You'd be amazed at what you can endure. I learned that in March, 2002; when I rolled my car at age 17. Most ERs require scan any time there's a chance of significant head/brain trauma, and doing a barrel-roll in an SUV counts. Unfortunately, my scan showed a tumor in my frontal lobes. Fortunately, all that benign tumor (it was a grade I neurocytoma) required was neurosurgery; unfortunately, it left me with tremendous memory problems that took almost 10 years to recover from, with the help from a local mad scientist researching neurological recovery and neurofeedback (a specialized form of biofeedback). Despite extreme, below-normal electrical activity in my right frontal lobe, I managed to get a BS and an MS (not with impressive grades, I'll admit, but, hey, I had severe, clinically-detectible brain damage).
Unfortunately, at age 28, my neurooncologist detected another tumor in my right somatosensory lobe. Again, that was just a benign tumor (a grade II astrocytoma), and, fortunately, a simple neurosurgery was enough to get rid of it. And, more fortunately, all the side-effects of that treatment were physical. I know that sounds absurd, but after years of not being able to recall obscure biochemical pathways or cellular components, and being held back educationally by that, a little vertigo and wobbliness seemed like a relatively minor inconvenience. In the year it took to recover from that, I got a part-time job as a researcher for a biotech investment consultant to research the economic and scientific feasibility of developing vaccines for brain cancer (you can probably see where this is headed). It's horrible to think that pharmaceutical companies could put a price on human life, but it's far, far more horrifying to learn there are some diseases that are so rare, there aren't enough patients to run FDA safety tests on.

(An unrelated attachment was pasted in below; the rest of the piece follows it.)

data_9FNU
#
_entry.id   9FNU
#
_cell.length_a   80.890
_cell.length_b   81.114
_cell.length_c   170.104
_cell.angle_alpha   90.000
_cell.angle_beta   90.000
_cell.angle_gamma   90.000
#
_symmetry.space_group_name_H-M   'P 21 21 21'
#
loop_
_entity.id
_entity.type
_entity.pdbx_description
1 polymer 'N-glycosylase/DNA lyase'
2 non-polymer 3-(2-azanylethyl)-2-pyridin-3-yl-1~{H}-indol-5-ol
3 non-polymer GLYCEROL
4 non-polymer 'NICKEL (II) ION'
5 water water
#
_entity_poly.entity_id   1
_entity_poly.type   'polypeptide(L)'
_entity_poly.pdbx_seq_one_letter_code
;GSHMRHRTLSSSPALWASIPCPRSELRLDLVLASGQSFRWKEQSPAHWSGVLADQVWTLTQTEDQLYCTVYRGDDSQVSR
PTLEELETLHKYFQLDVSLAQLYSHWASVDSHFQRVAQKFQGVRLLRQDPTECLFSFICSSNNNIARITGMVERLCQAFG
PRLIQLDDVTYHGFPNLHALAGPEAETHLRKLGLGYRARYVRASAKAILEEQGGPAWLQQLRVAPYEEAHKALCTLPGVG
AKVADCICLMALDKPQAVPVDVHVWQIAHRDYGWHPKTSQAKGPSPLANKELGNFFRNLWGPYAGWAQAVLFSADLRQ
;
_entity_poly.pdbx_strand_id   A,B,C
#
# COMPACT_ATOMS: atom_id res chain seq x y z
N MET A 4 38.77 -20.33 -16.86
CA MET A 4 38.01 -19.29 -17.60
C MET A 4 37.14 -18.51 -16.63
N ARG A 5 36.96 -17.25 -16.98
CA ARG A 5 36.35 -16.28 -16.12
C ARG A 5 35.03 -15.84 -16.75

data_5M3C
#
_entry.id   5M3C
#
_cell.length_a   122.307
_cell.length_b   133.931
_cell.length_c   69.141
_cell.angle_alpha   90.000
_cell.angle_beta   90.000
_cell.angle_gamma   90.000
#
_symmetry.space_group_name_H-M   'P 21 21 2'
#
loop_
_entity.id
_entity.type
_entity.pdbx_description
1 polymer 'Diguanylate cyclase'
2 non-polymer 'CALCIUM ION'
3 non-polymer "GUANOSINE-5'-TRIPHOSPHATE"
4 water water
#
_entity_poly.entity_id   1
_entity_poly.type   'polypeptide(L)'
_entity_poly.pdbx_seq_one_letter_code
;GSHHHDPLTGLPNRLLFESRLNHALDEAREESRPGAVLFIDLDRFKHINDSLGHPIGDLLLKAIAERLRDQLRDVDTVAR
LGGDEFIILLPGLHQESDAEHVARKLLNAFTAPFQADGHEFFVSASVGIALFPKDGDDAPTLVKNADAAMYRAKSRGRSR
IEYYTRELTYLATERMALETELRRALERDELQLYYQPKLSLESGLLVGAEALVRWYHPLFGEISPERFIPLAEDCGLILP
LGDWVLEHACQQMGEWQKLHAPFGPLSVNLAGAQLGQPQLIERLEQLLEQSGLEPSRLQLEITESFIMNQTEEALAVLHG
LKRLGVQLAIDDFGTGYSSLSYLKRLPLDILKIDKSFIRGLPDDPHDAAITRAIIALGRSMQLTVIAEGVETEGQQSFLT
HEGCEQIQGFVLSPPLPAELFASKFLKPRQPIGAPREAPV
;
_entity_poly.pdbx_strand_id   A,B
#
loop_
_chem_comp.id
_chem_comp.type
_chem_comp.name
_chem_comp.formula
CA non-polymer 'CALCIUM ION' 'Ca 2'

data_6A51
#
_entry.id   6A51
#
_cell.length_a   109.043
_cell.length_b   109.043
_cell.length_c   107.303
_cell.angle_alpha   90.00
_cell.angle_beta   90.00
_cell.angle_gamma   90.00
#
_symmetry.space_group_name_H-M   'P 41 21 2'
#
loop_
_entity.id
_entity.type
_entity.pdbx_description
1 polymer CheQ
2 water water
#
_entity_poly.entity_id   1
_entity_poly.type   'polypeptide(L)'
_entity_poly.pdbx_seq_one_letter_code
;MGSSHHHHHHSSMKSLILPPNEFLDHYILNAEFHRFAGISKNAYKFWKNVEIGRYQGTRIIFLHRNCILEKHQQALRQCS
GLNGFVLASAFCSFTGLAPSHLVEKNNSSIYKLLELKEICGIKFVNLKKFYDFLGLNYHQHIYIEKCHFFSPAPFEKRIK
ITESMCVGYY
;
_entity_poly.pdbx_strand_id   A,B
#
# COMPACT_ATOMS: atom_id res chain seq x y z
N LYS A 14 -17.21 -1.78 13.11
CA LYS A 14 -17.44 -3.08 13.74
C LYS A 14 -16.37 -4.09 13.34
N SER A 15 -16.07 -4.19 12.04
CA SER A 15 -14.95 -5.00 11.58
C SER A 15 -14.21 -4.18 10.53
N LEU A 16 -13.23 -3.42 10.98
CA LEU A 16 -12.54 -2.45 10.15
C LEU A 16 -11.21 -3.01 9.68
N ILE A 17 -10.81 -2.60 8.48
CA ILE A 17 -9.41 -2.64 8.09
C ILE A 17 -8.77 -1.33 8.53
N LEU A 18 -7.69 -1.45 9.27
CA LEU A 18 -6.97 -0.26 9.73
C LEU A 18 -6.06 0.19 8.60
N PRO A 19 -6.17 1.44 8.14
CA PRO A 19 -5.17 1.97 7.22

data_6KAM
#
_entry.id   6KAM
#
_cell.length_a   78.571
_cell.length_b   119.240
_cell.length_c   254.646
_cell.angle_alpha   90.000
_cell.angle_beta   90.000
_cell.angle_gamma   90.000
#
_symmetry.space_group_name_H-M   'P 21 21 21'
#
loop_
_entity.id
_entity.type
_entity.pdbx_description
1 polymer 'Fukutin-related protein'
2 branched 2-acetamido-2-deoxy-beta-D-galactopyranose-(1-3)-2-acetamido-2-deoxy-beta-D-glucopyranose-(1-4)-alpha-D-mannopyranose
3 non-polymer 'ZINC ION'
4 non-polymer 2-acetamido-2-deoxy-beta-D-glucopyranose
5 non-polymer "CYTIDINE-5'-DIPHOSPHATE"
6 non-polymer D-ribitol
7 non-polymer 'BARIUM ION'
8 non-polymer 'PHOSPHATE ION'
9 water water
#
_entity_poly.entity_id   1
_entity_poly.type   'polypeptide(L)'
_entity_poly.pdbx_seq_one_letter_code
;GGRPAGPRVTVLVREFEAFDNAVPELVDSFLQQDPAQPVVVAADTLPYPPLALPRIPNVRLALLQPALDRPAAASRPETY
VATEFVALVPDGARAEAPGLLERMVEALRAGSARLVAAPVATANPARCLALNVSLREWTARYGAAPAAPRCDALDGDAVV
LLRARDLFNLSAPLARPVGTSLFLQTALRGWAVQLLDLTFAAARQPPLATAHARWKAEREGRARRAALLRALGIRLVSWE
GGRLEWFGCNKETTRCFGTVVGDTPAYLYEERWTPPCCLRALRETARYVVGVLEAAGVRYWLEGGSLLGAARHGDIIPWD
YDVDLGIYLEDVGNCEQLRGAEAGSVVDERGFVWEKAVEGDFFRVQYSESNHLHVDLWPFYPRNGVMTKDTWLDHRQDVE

Last year, my oncologist spotted another little blob on my MRI in the area of Tumor #2, and told me I'd be a candidate for a vaccine trial instead of traditional (and usually ineffective) treatments if I was willing to postpone surgery for a month or two. However, in just that time, that little blob grew unexpectedly and dramatically into glioblastoma. Terminal brain cancer. The surgical team did a superb job of scraping it out before there was any noticeable metastasis. I lost all sensation on the left side of my body for a week as a result of their aggressive mental flossing, but it probably added to my long-term odds. And, since I last professionally did any research on the subject, science got busy trying to figure out how to prolong and improve GBM patients' lives. That includes the experimental chemo clinical trial I'm currently in - and will be for another six months. If that keeps the disease at bay, I'll sign up for a ten-year subscription.
And then, a quarter of the way into my maintenance chemo year, after the surgery and radiation, three months without metastasis or recurrence, something in me just kind of snapped. I stopped worrying about the future, or my own inevitable demise. I just wanted to beat this one damned glioma solidly before exiting the ring. Which means lots and lots of time in the gym, and eating a viciously boring diet. Cancer treatments are still extremely dangerous (radiation and chemo are designed to take you apart on a molecular level - that's not an exaggeration), and one of the major determining factors in GBM patient life expectancy is when side effects and associated damage is greater than the risk of cancer. Retaining that last bit of crucial agency - being able to demand more treatment, and more aggressive treatment - is now one of my life goals.
Six months cancer-free as of August 2016, although I won't be out of chemo until next February, but I intend to be there.
GRYT is struggling with a disease (in different forms) for 16 years
GRYT is learning to read again at age 17 - and still graduating college just a few years later.
GRYT is learning to walk again at age 33.
GRYT is when you realize your survival is important to people you've never personally met.
GRYT is realizing that the only measure of success in life is the ability approach your own mortality strong, confident, and unafraid.